The last composer in the programme, Elisabetta de Gambarini, is also the least known. She was born in England, but of Italian descent; her father was Charles Gambarini, counsellor to the Landgrave of Hesse-Kassel. She was educated as a singer and participated in performances of some of Handel's oratorios, such as Judas Maccabaeus (1747). As a composer, she published three collections of music: a set of six Lessons for harpsichord, a second set with Lessons, "Intermix'd with Italian and English Songs", and a collection of twelve English and Italian songs for flute and basso continuo. From the second collection, the Op. 2 of 1748, the performers selected five pieces: a minuet with variations, an andante and variations on the song Lover go and calm thy sighs, which is also performed. It is a relatively simple and short song. Behold, behold and listen is different: It consists of just six lines, but the performance takes almost four minutes. The reason is that Gambarini treats this song as a dacapo aria, as in an opera. The harpsichord takes the role of the orchestra.

These pieces bring to an end a disc which is quite interesting, even though all of the compositions performed here have been recorded before. That includes Gambarini, whose complete keyboard music was recorded in 1999 by Anthony Noble (Herald, 2000). I had never heard any of her music, but this disc inspires me to look for the recording I mentioned. Less than a year ago I reviewed another disc by Gabriella Di Laccio ("Affetti Barocchi"). I liked several aspects of that recording, but also noted some shortcomings. I am happy to say that there are fewer things to criticise here. I note that Di Laccio shows a good command of the art of recitar cantando, which is especially notable in the most dramatic and emotional items, such as Strozzi's Lagrime mie and Caccini's Lasciatemi. Stylistically, there is hardly anything wrong with her singing, both in the Italian pieces and in the two English songs by Gambarini. She is more generous in her ornamentation than in the previous recording. I am also more satisfied with the dynamic shading, although she could have gone a step further, for instance in the application of the messa di voce (for instance in Caccini's Che t'o fatt'io). In short, this is pretty close to how I think this repertoire should be performed, and I hope that Gabriella Di Laccio will continue on her journey to explore especially the music of the 17th century. She has found ideal partners in the members of the Audacium Baroque Ensemble. David Wright delivers fine performances of the keyboard pieces.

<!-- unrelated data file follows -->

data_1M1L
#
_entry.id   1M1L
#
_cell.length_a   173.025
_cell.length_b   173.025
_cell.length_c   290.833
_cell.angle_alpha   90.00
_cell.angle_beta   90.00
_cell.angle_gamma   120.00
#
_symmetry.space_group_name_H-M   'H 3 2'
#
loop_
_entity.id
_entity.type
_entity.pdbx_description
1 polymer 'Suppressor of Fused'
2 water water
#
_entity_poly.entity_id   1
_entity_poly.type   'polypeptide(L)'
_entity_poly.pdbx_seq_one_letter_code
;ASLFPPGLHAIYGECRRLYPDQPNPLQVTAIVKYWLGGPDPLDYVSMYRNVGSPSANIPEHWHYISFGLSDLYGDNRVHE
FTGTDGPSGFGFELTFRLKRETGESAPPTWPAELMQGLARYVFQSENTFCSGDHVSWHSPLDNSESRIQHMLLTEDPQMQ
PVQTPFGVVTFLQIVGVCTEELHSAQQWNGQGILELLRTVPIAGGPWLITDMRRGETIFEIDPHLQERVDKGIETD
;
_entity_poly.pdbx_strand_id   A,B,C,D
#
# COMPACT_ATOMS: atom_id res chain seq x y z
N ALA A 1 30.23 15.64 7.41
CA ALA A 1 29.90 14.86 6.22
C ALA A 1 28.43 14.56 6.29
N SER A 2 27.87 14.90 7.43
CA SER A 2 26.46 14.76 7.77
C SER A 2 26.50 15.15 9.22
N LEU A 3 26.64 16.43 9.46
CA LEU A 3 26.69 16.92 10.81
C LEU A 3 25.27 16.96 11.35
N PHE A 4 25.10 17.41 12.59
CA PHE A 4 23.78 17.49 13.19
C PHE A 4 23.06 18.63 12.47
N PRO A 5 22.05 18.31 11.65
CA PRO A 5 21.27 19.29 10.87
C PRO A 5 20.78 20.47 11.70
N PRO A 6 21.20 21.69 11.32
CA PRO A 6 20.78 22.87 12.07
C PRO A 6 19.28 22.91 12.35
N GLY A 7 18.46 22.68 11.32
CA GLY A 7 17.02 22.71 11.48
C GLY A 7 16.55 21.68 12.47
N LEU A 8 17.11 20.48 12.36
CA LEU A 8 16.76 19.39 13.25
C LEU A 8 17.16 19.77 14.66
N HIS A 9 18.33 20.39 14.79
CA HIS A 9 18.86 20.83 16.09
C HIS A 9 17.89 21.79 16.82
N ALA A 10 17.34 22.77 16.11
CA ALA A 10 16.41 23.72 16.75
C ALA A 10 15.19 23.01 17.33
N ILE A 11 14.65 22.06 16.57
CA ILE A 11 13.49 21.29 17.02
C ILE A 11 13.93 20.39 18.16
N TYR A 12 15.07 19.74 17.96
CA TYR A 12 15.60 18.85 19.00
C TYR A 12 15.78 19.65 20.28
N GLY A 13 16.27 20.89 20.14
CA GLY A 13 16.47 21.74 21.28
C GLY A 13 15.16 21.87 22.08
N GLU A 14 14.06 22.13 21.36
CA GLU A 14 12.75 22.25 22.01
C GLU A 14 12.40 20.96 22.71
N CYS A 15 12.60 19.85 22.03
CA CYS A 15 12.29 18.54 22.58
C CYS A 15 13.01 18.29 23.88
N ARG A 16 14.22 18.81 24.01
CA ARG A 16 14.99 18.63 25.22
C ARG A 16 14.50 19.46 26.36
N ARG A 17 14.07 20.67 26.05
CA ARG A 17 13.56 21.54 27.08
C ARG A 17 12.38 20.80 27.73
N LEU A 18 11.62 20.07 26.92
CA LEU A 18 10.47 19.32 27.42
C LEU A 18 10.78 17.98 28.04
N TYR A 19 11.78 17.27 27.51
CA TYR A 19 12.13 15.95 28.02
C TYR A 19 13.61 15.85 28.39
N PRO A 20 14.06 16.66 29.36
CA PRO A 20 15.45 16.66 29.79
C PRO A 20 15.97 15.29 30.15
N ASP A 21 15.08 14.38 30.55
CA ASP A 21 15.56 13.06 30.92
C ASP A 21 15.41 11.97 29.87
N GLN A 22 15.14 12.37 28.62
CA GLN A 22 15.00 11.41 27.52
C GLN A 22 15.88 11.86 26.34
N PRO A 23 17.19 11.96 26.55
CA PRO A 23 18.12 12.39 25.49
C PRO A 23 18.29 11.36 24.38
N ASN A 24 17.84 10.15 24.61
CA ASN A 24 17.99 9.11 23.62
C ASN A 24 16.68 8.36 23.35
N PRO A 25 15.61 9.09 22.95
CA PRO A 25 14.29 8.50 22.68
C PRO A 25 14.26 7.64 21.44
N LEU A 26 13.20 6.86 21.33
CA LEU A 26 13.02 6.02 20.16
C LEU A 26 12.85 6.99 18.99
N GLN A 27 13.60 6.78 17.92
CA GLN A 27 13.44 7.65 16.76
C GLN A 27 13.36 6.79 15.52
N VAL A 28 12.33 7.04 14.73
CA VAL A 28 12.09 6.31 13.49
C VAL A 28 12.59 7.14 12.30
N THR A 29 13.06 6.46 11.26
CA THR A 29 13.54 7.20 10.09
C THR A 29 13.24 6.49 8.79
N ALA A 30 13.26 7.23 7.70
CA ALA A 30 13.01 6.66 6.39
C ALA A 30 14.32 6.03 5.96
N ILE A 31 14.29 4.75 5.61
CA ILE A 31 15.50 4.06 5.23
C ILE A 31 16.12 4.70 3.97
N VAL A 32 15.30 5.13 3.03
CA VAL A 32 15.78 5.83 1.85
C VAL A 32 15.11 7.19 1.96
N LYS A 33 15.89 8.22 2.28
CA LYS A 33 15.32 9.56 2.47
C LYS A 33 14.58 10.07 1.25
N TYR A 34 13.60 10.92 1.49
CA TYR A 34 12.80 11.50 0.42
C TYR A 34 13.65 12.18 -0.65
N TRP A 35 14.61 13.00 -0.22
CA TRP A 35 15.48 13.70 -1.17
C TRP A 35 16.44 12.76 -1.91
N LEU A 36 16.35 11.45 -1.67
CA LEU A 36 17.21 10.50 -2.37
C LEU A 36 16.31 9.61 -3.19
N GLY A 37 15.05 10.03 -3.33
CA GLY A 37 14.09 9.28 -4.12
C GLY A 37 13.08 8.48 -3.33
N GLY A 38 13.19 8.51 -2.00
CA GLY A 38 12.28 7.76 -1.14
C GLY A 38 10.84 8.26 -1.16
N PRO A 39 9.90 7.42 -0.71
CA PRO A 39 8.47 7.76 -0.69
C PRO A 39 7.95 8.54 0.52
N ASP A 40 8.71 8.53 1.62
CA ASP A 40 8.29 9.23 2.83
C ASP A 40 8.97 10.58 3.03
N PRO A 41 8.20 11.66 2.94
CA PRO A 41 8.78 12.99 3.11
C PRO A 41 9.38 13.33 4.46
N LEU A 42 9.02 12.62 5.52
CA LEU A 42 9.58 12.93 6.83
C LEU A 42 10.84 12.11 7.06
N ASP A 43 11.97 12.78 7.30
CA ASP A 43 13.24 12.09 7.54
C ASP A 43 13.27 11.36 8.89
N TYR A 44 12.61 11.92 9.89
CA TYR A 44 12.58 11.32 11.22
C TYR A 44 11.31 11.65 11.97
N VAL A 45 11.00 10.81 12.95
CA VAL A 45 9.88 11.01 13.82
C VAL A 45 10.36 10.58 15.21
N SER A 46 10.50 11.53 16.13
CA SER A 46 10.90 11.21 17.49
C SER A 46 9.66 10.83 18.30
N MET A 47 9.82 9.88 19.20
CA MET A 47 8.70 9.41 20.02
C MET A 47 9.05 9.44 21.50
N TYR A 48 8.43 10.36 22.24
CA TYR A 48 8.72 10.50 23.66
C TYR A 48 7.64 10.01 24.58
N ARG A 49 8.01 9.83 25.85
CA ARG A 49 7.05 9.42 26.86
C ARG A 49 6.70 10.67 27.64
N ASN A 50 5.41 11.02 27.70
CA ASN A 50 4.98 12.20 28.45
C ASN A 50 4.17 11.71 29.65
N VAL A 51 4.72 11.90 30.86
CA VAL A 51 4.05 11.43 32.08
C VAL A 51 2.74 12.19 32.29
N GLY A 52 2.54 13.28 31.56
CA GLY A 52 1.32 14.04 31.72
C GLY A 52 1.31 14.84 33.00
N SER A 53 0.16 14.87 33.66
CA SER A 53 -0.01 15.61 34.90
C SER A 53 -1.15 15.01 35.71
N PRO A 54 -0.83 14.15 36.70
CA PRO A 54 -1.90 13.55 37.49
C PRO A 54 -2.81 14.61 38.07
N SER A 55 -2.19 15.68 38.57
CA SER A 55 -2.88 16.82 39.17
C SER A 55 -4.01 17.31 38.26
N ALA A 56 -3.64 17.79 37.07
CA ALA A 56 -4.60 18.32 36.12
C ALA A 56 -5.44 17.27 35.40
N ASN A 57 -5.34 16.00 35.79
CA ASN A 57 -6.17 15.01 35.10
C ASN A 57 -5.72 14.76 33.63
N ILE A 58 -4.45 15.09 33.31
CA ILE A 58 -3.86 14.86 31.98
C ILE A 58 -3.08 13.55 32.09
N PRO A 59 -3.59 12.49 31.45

Johan van Veen (© 2020)

Relevant links:

Gabriella Di Laccio
Audacium Baroque Ensemble